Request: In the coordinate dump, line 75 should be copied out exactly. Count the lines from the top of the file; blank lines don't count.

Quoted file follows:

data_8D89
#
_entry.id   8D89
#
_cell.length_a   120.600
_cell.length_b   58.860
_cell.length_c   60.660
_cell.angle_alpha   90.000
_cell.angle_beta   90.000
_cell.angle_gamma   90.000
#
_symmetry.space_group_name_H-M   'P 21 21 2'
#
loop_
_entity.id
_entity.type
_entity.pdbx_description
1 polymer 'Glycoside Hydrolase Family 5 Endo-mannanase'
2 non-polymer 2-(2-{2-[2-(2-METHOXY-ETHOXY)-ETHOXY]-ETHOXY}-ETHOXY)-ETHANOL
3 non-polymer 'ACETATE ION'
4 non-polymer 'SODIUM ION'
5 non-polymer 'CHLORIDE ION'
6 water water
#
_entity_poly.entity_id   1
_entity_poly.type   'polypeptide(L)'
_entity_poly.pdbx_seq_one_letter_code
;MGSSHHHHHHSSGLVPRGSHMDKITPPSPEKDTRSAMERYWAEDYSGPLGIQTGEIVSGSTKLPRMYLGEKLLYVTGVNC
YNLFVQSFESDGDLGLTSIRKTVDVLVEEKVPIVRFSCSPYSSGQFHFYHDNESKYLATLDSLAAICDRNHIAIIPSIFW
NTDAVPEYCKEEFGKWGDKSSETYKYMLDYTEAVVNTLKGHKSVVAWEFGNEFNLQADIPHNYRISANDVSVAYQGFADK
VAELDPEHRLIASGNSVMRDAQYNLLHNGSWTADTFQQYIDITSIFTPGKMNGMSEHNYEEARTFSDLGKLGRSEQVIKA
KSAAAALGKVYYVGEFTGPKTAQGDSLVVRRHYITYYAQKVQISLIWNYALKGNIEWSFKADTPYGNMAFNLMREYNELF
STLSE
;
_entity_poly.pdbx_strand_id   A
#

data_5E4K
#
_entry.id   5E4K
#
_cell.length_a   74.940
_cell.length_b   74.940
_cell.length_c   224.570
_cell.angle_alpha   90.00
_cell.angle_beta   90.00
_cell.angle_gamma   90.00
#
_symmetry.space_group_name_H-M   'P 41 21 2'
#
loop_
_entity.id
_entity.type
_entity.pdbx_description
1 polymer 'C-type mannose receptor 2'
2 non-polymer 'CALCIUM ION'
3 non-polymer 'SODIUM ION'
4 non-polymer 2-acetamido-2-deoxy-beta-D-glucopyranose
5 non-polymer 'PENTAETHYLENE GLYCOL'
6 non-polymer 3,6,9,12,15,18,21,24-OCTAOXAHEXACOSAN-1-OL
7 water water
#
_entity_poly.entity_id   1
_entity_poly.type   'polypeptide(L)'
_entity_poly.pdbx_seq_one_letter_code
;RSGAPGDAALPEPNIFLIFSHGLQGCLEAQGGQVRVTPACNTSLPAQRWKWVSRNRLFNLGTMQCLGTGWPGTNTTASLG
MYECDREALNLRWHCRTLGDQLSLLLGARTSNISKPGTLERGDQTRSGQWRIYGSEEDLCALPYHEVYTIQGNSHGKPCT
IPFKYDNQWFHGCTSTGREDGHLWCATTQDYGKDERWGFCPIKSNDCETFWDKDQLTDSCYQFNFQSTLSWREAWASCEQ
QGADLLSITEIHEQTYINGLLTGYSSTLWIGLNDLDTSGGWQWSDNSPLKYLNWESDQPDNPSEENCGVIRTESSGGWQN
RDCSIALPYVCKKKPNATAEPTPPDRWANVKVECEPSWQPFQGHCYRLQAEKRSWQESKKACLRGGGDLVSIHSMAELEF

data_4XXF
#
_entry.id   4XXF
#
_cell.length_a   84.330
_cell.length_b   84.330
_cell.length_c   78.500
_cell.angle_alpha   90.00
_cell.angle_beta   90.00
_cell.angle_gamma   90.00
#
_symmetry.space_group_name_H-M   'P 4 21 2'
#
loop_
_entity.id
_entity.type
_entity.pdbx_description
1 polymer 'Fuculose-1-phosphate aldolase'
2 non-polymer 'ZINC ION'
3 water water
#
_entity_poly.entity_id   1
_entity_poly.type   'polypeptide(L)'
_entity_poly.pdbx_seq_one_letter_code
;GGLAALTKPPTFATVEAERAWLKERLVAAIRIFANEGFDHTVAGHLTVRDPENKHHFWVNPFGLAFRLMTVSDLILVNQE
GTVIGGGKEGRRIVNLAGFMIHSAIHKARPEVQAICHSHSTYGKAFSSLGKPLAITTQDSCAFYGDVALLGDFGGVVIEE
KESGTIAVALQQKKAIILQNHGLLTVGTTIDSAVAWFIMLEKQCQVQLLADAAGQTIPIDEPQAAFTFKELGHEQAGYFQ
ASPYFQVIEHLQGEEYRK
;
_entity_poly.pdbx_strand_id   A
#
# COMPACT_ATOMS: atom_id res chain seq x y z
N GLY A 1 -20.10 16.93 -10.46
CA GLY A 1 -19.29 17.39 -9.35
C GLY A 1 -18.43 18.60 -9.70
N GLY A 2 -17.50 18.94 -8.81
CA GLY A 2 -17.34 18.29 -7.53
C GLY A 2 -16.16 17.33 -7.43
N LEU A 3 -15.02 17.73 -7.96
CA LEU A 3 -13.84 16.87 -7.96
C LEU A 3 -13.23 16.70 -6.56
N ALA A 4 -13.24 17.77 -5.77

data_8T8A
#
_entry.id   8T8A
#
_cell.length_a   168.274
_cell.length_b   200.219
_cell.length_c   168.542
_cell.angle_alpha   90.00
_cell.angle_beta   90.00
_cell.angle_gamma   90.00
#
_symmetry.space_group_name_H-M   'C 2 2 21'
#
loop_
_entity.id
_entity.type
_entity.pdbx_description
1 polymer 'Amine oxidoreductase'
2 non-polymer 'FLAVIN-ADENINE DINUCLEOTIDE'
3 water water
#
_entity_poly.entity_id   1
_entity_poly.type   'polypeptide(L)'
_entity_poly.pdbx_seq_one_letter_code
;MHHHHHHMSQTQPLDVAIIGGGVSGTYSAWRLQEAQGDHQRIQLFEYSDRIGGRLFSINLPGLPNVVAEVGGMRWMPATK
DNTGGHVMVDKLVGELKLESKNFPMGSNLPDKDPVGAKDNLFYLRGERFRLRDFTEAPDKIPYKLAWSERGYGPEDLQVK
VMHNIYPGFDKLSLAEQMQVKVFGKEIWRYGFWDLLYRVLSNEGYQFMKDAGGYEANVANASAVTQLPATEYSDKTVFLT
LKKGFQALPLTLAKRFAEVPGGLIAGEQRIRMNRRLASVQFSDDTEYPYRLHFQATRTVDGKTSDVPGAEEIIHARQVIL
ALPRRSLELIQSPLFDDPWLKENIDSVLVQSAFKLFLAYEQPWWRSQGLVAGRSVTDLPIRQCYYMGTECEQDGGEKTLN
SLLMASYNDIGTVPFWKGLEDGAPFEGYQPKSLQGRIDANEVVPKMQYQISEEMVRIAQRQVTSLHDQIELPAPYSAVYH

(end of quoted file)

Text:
_cell.length_b   84.330